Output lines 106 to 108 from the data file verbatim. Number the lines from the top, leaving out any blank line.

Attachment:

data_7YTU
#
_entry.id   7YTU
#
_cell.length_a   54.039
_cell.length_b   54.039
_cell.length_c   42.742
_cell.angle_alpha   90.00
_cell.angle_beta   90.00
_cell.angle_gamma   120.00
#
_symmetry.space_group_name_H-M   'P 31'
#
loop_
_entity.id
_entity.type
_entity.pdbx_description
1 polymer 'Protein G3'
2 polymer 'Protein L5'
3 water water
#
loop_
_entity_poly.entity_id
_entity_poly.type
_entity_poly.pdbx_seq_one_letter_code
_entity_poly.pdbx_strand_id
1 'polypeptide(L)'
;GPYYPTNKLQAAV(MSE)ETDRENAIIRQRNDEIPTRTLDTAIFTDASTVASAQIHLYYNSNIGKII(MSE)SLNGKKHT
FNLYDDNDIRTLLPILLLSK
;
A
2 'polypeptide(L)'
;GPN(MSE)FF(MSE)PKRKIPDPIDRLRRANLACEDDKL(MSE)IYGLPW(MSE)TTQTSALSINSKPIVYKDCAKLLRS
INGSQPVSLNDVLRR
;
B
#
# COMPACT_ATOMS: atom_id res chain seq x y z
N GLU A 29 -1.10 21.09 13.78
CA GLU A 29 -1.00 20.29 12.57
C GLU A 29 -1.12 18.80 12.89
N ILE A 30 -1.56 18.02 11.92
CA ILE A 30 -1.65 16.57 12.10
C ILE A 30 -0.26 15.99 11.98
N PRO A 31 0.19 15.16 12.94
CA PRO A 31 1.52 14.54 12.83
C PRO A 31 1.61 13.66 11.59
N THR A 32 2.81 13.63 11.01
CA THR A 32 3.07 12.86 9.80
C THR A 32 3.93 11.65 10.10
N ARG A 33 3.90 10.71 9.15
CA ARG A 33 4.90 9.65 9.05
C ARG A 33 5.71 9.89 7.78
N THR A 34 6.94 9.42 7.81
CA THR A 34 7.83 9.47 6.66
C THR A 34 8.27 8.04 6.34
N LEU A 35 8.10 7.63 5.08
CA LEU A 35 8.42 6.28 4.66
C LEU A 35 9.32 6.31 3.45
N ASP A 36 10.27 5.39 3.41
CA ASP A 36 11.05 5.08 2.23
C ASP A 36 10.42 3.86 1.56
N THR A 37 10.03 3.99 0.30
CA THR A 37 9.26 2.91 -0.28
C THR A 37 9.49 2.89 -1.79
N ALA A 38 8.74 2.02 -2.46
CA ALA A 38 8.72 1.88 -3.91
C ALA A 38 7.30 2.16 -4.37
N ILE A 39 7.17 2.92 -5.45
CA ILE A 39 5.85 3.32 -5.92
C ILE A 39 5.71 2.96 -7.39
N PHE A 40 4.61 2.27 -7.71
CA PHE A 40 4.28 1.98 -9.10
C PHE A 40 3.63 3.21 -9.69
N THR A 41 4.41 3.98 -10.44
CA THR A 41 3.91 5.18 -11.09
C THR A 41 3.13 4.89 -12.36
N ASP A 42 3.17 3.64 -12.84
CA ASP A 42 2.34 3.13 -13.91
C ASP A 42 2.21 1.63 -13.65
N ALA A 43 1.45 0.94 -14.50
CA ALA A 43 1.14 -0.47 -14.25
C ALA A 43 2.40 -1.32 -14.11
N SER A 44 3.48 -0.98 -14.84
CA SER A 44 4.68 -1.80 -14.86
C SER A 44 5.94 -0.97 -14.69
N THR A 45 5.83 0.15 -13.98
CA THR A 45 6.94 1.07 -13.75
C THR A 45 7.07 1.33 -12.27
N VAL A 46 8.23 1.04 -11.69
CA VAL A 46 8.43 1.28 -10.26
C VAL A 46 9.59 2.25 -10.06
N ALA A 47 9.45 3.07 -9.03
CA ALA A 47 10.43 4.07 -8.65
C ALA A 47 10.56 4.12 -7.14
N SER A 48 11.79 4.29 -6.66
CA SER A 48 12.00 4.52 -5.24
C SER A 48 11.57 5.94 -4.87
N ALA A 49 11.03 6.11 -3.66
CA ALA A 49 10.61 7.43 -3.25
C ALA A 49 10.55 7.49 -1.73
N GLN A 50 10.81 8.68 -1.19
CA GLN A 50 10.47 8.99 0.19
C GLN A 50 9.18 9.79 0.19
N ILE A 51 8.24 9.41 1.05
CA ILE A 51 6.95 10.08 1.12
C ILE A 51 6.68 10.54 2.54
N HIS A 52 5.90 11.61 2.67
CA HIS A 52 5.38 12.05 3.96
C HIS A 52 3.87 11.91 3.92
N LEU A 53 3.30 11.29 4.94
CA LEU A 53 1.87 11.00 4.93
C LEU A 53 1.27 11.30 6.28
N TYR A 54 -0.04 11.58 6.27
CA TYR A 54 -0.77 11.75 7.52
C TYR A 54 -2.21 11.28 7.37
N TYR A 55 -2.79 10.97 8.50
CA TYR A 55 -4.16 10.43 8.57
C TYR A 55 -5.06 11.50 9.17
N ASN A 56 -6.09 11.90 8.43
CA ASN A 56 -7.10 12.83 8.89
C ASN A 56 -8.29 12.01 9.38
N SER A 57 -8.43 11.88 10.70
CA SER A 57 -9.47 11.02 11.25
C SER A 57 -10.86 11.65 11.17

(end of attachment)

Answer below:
CA ILE A 51 6.95 10.08 1.12
C ILE A 51 6.68 10.54 2.54
N HIS A 52 5.90 11.61 2.67